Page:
Stop hyperbole, fear tactics
Nancy Cummings and Joe Ditre are a bit late in their prediction of the “perfect storm” in health care in Maine (BDN, Dec. 19). It has already happened and has continued to rock the people of Maine for the last two decades. I’m talking about Maine’s devastatingly overregulated insurance market and our irresponsible and unsustainable expansion of MaineCare.
The life ring thrown to drowning victims in Maine’s health care perfect storm came in the form of Dirigo Health back in 2003 — an expensive and doomed program that never came close to its goals but ate up hundreds of millions of taxpayer dollars. Needless to say, that life ring didn’t float.
I find it ironic that the two authors both represent organizations that support Maine’s health insurance status quo as well as fought desperately to continue spending money on Dirigo.
To the writers’ chagrin, something is finally being done to change the Maine health insurance status quo and success has been predicted by an independent actuarial study by Gorman Actuarial, LLC, authorized by Maine’s Bureau of Insurance.
Ms. Cumming and Mr. Ditre should stop with the outrageous hyperbole and fear tactics. This kind of rhetoric is just as irresponsible as the failed programs and policies they continue to support.
History won’t be kind
Thank you for your Dec. 26 editorial, “It was a Needless War.” It said better than I could that which so many of us have been thinking these past eight years.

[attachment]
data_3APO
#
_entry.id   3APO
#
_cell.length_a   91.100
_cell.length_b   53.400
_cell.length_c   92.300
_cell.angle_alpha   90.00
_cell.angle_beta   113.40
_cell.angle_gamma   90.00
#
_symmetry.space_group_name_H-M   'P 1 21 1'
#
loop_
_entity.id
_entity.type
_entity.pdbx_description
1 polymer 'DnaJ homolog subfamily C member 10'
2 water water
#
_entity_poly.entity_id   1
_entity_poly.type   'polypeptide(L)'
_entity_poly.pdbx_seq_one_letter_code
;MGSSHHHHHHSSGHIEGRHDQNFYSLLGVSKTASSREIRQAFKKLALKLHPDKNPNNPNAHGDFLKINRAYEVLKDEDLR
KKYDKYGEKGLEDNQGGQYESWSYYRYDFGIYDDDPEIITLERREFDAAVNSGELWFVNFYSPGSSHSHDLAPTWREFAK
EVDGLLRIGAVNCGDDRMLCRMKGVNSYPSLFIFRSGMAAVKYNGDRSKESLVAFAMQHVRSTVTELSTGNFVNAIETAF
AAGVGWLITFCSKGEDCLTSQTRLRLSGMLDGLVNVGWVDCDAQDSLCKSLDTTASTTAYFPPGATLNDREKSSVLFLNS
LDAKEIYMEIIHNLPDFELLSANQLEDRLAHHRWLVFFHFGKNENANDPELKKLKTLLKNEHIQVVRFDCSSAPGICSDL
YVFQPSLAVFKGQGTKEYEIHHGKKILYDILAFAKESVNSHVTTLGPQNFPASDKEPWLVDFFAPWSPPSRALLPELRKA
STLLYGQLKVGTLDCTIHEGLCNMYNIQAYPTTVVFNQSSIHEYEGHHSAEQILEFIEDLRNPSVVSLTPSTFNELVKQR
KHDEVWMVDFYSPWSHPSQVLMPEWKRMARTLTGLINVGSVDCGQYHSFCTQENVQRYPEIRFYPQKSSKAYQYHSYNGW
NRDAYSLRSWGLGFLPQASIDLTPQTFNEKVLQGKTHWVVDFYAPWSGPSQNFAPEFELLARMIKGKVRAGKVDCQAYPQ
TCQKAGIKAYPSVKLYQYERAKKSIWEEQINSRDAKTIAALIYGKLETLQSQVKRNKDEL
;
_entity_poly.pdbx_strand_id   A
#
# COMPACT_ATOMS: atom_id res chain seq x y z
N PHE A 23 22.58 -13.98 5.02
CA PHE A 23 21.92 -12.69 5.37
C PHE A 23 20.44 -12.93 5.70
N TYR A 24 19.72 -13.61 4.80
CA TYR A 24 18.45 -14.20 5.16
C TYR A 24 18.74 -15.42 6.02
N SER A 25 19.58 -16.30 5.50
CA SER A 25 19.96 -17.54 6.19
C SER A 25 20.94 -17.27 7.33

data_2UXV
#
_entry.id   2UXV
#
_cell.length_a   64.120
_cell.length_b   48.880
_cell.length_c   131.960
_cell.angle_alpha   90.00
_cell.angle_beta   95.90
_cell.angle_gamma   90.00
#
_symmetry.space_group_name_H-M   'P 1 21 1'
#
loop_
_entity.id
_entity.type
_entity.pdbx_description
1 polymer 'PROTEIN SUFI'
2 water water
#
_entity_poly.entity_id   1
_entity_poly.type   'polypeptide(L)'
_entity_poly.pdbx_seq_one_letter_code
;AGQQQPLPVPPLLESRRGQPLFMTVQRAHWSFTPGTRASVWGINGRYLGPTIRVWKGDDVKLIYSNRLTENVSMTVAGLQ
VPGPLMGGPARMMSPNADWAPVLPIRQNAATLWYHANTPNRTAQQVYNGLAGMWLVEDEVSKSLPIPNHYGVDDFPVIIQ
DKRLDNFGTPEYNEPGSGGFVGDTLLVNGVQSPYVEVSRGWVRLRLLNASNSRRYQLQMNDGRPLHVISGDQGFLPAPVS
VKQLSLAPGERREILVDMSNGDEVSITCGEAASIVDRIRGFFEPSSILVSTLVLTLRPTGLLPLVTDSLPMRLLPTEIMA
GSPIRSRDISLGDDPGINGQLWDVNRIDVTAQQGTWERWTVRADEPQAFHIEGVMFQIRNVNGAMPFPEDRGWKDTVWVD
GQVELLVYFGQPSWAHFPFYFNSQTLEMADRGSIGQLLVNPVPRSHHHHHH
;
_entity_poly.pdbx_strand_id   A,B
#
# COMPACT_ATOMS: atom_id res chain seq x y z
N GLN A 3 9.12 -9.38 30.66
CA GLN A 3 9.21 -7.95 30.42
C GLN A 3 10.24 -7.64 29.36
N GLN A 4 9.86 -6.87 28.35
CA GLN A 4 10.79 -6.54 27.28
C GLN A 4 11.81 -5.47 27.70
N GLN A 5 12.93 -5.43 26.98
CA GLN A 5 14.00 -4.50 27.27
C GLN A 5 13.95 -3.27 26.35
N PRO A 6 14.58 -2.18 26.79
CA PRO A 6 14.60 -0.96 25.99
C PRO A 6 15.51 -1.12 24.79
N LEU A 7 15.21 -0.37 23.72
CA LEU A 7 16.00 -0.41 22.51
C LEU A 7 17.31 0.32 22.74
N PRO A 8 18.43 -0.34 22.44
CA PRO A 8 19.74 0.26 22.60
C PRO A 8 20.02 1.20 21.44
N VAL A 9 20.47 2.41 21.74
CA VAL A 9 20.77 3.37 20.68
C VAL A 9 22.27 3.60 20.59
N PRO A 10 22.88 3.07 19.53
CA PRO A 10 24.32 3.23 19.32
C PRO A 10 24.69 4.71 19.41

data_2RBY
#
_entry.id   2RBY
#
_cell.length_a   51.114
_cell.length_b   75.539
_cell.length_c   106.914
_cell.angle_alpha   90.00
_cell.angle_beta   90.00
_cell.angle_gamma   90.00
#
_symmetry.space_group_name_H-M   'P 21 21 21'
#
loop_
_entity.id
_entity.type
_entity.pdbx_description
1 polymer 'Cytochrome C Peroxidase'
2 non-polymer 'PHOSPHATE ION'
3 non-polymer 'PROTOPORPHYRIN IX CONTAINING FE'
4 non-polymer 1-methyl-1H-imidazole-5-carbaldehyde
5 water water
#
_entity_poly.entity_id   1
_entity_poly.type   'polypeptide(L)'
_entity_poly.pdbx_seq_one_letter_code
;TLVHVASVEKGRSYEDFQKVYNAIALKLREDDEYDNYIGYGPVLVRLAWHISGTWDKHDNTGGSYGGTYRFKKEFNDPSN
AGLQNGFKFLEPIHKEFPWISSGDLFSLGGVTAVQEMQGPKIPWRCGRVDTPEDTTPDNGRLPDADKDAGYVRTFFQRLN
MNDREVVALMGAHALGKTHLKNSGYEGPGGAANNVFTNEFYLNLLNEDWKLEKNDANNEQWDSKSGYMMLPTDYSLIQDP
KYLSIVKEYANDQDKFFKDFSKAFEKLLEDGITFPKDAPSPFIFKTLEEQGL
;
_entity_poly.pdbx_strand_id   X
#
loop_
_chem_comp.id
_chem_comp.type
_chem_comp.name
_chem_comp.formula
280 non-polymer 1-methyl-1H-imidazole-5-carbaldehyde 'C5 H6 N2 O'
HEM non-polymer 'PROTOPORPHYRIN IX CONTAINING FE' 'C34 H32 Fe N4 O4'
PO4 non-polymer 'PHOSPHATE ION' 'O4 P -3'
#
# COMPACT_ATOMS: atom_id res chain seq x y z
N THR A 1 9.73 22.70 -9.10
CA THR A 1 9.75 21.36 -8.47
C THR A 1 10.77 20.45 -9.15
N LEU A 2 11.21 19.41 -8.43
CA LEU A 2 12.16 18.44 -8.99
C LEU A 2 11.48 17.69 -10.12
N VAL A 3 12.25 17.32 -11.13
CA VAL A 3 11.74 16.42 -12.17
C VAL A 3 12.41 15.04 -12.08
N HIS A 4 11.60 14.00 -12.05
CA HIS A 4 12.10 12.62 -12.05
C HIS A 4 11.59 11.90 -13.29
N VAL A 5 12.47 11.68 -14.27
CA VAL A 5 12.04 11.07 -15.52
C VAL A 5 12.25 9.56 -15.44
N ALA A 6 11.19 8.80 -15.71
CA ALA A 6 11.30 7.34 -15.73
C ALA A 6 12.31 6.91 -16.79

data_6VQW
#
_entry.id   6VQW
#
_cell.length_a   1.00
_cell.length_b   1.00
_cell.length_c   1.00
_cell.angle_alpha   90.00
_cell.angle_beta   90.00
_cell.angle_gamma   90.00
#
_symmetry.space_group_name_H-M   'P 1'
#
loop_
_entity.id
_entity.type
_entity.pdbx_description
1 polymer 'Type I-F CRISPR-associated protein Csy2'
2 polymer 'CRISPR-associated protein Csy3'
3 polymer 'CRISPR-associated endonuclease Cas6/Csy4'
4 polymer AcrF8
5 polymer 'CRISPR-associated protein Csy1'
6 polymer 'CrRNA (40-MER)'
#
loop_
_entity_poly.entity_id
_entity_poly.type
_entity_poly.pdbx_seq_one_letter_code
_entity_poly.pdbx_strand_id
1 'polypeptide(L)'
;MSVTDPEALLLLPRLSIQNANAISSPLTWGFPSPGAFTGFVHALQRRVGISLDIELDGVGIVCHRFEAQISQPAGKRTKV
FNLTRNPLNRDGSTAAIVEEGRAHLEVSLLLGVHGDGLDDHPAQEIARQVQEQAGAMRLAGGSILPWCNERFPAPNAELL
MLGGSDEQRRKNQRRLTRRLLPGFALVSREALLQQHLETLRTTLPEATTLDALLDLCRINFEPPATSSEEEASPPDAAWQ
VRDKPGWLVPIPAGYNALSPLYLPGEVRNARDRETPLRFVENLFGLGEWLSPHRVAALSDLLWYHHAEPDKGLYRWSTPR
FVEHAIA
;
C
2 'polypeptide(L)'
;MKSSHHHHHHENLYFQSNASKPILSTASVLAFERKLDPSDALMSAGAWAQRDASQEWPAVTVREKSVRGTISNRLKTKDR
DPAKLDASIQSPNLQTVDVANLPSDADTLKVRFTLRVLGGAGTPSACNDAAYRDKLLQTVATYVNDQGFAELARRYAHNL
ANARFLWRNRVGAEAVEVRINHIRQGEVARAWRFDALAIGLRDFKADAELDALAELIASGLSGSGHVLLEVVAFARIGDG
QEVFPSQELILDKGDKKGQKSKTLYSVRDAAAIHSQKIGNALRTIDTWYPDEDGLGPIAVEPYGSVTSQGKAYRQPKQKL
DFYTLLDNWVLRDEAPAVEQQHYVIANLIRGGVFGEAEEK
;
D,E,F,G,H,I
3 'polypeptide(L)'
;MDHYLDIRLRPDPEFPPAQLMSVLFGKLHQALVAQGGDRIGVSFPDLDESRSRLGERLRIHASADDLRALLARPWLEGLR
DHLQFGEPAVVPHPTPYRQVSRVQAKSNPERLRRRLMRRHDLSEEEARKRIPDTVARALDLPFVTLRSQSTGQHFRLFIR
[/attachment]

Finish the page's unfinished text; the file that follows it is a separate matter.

Mr. Rumsfeld’s folly has cost us dearly, both in treasure and in blood, although the true
measure both fiscal and emotional won’t be known for many years. Events have a way
of looking different as we begin to put some distance between us and the war and history
will not be kind to the Iraq war.
Just as with my war, Vietnam, the further out we go the more of a mistake it will be shown to have been. I only wish I had taken the time to level more criticism as maybe it could have hastened our withdrawal.
This fiasco in Iraq has put our beloved nation deep in debt (with a price tag of over $1 trillion) and has polarized our body politic. I can only pray that our political leaders of both parties who blindly hurled themselves off the cliff of national pride in 2003 will tape your editorial up on their walls and look to its words the next time some righteous neo-conservative who has never seen combat suggests sending our troops into another abyss like Iraq.
Michael E. Carpenter
Life not sacred?
The story of a motorist striking a pedestrian and killing him (BDN, Dec. 28) reveals a legal loophole which troubles me. There is no criminal negligence because the driver was asleep behind the wheel. Moral responsibility isn’t restricted to acts of commission, but includes acts of omission.
When a driver is intoxicated, a designated, sober driver is needed to control the vehicle. Why isn’t it a criminal offense to lose control of a mobile, deadly weapon by falling asleep? If Lt. Bob Young had been in Norman Pelletier’s place (God forbid), would District Attorney Almy maintain the same legal position? Also, the Legislature would close this loophole without hesitation.
Maybe the problem lies in the worldview that human life isn’t sacred anymore.
There’s too much carnage on the highways. When are motorists going to change their careless, irresponsible driving habits and realize that driving involves an awesome responsibility that affects many people? If we are not fit to drive, designate someone who is or stay off the roads.